Supporting children who struggle with obsessive thoughts, anxiety, and rumination is no easy task! But the right parenting techniques make a huge difference. Give some of these techniques a try and see how they work for your child.
1) Schedule Worry Time
Teach your child to discipline their worry for only designated times of the day, typically 15 minutes before bedtime. Give them the option of being present to provide validation and empathy. When thoughts intrude any other time, gently remind your child to wait to worry about it until their “worry time”. The frequency and length can be cut down over time.
2) Change The Channel
Encourage your child to imagine a remote control in their mind that they can use to “change the channel“ whenever they have intrusive thoughts or images. They can focus on the future or a positive or happy memory. This helps kids control their inner thoughts and lock out distressing channels.
3) Thought Stopping
Teach your child that the moment a negative thought or image begins to intrude, they can shut their eyes and tell themselves to “stop” intrusive thoughts or images. They can imagine a red stop sign, think of the word “stop”, wear a rubber band around their wrist and snap it, or press their fingernails into the palms of their hands.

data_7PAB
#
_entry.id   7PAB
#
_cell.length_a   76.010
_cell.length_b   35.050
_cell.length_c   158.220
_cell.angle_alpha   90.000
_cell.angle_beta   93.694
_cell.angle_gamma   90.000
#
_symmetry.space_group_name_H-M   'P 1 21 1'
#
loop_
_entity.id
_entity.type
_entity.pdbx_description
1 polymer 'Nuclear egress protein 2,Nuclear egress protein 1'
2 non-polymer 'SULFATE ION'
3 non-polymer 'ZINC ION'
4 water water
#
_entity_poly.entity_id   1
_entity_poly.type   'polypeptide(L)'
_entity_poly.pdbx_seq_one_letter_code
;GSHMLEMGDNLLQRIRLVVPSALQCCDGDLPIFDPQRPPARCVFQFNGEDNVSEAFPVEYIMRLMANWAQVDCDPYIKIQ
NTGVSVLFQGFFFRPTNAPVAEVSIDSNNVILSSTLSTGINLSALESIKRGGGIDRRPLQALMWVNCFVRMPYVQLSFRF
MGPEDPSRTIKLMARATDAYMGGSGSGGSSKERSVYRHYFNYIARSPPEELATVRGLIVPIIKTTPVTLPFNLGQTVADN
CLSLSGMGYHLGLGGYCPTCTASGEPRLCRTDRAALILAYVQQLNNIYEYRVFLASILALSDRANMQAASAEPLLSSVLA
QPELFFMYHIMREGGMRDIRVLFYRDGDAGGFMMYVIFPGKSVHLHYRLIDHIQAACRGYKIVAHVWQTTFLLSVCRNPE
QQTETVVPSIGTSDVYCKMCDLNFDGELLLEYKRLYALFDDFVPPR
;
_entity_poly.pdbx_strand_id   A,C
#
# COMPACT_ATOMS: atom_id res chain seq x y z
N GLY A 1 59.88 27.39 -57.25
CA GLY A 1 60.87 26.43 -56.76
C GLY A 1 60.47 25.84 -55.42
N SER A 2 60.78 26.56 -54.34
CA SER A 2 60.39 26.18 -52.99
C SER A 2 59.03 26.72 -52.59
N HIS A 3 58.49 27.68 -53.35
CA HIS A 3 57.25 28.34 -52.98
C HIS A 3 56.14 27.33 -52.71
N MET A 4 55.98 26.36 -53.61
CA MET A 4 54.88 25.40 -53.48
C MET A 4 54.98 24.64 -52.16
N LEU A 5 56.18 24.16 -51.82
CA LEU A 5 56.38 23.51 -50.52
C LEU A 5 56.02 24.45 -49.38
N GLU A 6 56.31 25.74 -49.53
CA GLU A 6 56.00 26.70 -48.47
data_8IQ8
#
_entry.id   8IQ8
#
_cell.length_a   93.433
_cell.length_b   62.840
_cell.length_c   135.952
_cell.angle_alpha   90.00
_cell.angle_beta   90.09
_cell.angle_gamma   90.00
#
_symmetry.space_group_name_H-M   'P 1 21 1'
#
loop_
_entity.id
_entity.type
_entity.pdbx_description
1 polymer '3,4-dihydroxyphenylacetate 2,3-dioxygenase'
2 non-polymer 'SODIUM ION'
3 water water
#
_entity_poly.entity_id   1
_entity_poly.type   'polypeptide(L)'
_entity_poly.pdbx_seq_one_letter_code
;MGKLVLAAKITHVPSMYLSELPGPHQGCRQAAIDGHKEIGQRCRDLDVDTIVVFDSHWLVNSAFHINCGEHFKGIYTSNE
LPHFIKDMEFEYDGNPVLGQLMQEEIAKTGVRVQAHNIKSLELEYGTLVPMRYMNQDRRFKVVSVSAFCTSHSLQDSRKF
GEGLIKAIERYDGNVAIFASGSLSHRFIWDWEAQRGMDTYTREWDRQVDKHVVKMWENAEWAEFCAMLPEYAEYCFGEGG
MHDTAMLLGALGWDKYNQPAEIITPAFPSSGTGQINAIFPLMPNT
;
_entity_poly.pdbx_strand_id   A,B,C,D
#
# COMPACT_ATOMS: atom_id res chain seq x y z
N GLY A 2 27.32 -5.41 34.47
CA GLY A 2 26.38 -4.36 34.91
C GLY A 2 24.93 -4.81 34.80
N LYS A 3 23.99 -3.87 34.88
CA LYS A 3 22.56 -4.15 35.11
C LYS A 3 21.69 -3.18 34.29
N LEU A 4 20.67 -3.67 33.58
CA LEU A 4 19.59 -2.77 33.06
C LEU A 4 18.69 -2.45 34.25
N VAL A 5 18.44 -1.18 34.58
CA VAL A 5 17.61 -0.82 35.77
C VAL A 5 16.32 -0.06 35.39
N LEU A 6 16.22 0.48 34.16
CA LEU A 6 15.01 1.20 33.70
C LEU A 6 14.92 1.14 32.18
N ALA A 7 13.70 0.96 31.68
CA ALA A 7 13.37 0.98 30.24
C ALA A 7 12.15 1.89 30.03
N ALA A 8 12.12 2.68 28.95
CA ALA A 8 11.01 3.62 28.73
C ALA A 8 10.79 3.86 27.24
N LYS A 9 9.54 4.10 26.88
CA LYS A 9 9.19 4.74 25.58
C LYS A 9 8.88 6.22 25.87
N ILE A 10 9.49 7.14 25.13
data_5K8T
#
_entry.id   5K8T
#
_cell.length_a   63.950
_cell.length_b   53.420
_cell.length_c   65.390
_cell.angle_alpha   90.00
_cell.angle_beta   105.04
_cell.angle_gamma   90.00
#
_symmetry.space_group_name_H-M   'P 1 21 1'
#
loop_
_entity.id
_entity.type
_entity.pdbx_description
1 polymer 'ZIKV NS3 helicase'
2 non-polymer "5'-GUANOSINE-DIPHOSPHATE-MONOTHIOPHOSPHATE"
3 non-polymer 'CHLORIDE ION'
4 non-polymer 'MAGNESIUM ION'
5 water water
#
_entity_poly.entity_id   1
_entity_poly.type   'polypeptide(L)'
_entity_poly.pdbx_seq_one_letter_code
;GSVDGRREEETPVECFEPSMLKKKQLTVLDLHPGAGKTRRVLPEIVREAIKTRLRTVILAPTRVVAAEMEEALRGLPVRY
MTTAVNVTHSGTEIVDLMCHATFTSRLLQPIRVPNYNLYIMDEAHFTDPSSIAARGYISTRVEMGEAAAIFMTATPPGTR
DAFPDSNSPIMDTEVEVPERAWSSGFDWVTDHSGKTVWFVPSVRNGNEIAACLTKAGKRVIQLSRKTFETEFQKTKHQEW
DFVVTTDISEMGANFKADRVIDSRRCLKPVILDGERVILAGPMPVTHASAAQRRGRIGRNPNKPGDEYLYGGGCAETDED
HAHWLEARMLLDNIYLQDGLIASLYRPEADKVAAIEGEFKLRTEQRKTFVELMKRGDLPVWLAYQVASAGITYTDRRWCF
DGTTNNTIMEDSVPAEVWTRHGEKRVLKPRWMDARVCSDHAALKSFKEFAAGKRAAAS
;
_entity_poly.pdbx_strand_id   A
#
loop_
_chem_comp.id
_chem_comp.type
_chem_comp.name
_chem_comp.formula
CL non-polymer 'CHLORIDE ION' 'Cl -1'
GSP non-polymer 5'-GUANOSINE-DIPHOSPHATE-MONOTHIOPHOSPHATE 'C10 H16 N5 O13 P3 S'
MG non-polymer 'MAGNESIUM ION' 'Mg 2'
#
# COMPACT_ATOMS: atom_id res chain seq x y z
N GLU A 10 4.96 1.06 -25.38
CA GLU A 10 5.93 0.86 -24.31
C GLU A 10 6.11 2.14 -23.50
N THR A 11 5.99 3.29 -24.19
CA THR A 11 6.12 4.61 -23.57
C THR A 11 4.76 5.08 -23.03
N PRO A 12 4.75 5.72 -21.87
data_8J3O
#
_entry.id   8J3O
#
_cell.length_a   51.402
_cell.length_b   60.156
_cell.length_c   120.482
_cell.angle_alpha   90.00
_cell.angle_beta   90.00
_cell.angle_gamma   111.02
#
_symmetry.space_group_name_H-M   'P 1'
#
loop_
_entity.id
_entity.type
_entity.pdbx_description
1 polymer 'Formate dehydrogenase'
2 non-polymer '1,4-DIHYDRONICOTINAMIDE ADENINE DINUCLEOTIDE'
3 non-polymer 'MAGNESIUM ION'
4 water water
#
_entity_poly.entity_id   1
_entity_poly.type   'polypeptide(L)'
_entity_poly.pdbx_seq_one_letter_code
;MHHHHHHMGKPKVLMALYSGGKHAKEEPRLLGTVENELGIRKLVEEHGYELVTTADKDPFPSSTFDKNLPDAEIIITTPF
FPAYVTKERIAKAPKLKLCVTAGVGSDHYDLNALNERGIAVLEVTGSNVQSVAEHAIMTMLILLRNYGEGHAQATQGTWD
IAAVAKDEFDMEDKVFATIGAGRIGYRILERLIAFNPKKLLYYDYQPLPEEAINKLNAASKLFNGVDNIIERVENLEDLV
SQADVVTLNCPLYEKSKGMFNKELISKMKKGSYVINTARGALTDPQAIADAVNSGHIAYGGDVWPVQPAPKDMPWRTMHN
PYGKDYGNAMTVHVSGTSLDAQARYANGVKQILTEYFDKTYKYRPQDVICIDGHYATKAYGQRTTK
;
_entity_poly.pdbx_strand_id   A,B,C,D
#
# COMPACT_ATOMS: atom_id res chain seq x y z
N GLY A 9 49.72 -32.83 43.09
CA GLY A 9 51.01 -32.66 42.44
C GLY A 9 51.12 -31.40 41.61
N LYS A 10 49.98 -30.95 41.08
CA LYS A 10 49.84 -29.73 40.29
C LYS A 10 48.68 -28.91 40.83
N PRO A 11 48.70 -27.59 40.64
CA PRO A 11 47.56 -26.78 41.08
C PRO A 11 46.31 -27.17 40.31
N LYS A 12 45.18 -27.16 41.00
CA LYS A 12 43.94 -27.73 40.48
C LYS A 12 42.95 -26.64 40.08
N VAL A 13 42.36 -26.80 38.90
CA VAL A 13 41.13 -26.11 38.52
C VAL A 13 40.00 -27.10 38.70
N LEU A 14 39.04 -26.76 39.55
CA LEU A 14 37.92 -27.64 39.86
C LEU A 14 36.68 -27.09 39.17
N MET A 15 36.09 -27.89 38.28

4) Label Thoughts as Thoughts
Encourage your child to say “I am noticing that I am having the thought that….” “It is just a thought and it will pass”.
5) Maybe or Maybe Not Method
Help your child to practice the Maybe Or Maybe Not (MOMN) method by saying to themselves, “maybe this might happen, or maybe not, I can deal with uncertainty“ over and over until their anxiety subside.
6) Model Using These Coping Strategies
Be open with your child about how you cope internally and externally with your obsessions. Let them know when you are using a specific coping strategy and if you find it helpful. Children are both visual and auditory learners and learn best by watching and hearing you.
Dr. Hasti Raveau is a child and family psychologist and the founder and owner of Mala Child and Family Institute. Much of her work is focused on helping children improve their emotional well-being, supporting parents on their parenting journeys, and empowering families so they can heal, grow, and thrive